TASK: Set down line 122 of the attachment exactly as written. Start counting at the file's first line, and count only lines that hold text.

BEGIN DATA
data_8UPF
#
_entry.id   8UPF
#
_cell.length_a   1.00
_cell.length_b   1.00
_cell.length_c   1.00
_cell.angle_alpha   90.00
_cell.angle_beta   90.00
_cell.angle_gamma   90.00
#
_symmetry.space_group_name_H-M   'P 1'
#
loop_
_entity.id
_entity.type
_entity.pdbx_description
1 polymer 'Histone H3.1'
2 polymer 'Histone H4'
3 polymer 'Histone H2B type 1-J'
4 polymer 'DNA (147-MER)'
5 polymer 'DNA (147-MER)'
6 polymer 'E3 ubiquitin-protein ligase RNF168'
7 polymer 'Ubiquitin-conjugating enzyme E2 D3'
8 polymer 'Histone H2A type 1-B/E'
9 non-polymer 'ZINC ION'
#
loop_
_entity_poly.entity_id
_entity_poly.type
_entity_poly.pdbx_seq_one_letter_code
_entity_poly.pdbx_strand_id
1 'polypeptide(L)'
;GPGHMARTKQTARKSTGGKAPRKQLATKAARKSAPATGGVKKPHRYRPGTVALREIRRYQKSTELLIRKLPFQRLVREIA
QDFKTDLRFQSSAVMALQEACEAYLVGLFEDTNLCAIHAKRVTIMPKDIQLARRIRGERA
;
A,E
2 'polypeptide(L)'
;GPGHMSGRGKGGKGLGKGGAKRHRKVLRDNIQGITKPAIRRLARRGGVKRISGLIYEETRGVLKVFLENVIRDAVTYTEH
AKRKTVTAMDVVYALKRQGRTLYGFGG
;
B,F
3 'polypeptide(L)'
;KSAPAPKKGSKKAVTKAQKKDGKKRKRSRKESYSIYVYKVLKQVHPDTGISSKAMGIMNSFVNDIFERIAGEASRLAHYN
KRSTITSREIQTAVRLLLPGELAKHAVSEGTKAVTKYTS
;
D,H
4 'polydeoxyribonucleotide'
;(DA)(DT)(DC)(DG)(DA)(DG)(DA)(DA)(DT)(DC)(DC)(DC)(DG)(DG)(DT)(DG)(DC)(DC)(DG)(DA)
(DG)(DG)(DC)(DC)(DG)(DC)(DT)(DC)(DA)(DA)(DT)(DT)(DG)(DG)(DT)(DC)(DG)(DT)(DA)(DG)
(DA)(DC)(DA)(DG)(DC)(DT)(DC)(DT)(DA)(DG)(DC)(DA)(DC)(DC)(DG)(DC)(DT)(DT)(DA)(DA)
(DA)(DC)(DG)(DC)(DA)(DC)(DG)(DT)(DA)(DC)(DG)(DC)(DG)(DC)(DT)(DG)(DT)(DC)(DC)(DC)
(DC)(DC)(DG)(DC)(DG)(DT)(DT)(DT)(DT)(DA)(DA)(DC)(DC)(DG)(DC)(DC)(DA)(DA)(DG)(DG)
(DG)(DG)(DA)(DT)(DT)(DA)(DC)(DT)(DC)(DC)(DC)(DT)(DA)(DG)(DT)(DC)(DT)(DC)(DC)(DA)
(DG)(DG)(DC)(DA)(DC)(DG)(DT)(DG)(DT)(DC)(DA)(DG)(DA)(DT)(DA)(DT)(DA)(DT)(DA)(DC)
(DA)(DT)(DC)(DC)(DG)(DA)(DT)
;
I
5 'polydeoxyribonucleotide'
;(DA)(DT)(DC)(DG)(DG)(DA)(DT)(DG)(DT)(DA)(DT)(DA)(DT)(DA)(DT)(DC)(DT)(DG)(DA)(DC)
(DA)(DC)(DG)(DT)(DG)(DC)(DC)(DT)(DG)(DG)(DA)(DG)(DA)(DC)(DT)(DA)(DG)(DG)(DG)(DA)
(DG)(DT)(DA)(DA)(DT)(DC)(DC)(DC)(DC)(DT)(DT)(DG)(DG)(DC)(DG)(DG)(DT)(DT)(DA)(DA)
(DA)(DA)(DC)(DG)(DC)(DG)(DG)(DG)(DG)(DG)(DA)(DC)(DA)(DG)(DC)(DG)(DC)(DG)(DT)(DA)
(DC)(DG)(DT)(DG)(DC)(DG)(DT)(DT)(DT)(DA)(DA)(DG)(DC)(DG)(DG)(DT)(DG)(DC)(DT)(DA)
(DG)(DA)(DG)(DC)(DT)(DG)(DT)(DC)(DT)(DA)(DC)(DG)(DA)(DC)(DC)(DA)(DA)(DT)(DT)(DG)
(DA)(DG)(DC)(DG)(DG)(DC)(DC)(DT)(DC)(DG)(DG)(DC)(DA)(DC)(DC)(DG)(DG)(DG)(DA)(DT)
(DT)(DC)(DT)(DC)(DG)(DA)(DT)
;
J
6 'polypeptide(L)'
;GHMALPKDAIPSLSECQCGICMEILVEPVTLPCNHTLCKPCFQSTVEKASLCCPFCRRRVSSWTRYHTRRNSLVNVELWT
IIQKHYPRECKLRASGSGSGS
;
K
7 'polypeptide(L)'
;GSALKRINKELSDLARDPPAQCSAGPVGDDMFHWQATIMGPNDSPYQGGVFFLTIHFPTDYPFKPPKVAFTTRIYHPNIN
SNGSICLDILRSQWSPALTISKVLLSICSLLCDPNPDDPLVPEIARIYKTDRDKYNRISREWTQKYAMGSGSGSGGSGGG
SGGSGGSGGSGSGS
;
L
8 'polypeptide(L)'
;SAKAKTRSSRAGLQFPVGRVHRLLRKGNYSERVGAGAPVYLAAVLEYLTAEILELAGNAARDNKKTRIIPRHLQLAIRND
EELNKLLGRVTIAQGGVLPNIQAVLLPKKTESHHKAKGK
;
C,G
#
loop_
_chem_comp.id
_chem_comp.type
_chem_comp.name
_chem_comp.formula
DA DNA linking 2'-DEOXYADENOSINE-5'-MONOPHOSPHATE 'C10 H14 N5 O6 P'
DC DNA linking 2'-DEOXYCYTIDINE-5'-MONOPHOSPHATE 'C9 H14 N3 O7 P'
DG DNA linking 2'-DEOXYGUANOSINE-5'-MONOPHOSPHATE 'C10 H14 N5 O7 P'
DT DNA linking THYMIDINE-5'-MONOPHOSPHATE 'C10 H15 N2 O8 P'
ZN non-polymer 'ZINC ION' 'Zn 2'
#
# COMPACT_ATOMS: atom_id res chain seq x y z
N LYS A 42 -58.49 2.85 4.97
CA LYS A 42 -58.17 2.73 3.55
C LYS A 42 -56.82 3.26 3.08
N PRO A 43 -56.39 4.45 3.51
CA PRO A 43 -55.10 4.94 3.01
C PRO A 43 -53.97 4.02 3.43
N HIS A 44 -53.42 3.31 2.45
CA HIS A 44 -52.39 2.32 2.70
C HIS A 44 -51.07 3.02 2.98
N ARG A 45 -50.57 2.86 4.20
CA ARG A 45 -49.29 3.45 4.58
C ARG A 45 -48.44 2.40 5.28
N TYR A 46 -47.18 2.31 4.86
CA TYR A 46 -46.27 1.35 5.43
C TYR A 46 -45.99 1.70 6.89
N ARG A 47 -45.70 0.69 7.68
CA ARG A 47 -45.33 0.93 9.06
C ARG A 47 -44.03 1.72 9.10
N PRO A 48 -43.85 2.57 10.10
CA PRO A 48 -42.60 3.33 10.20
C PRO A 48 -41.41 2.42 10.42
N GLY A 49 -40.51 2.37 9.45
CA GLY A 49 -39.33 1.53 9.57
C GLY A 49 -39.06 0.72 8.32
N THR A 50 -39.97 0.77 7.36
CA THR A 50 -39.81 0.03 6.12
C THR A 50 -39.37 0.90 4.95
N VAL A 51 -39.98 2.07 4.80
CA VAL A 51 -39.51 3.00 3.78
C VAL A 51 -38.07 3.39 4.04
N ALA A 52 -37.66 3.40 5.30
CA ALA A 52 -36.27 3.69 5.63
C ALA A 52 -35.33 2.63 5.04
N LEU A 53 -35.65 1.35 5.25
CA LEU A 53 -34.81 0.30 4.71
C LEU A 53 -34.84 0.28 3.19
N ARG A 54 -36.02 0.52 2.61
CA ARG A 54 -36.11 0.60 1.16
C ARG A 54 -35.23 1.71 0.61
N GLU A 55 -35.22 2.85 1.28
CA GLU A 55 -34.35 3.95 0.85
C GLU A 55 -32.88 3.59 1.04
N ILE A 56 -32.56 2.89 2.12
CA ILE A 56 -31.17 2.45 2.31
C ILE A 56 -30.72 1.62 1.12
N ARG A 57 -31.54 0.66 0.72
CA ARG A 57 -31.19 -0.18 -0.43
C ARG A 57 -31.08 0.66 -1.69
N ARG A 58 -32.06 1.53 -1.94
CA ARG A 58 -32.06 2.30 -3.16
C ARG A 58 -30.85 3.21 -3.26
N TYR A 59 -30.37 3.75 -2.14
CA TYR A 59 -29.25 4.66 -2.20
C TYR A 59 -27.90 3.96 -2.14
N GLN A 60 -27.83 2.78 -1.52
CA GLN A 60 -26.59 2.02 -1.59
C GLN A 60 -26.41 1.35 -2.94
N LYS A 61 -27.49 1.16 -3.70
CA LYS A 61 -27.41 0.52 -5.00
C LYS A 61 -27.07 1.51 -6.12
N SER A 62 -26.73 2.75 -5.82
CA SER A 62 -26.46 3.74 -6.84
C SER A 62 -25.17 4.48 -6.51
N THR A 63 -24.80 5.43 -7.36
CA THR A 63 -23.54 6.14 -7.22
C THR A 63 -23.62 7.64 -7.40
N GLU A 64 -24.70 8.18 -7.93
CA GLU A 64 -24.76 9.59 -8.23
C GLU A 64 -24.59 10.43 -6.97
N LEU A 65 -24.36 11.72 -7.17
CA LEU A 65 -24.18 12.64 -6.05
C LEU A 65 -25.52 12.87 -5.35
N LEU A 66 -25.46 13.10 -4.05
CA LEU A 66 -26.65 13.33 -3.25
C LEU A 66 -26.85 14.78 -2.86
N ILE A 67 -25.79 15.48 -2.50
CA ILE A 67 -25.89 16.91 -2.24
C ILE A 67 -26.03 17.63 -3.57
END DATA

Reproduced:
C GLY A 49 -39.06 0.72 8.32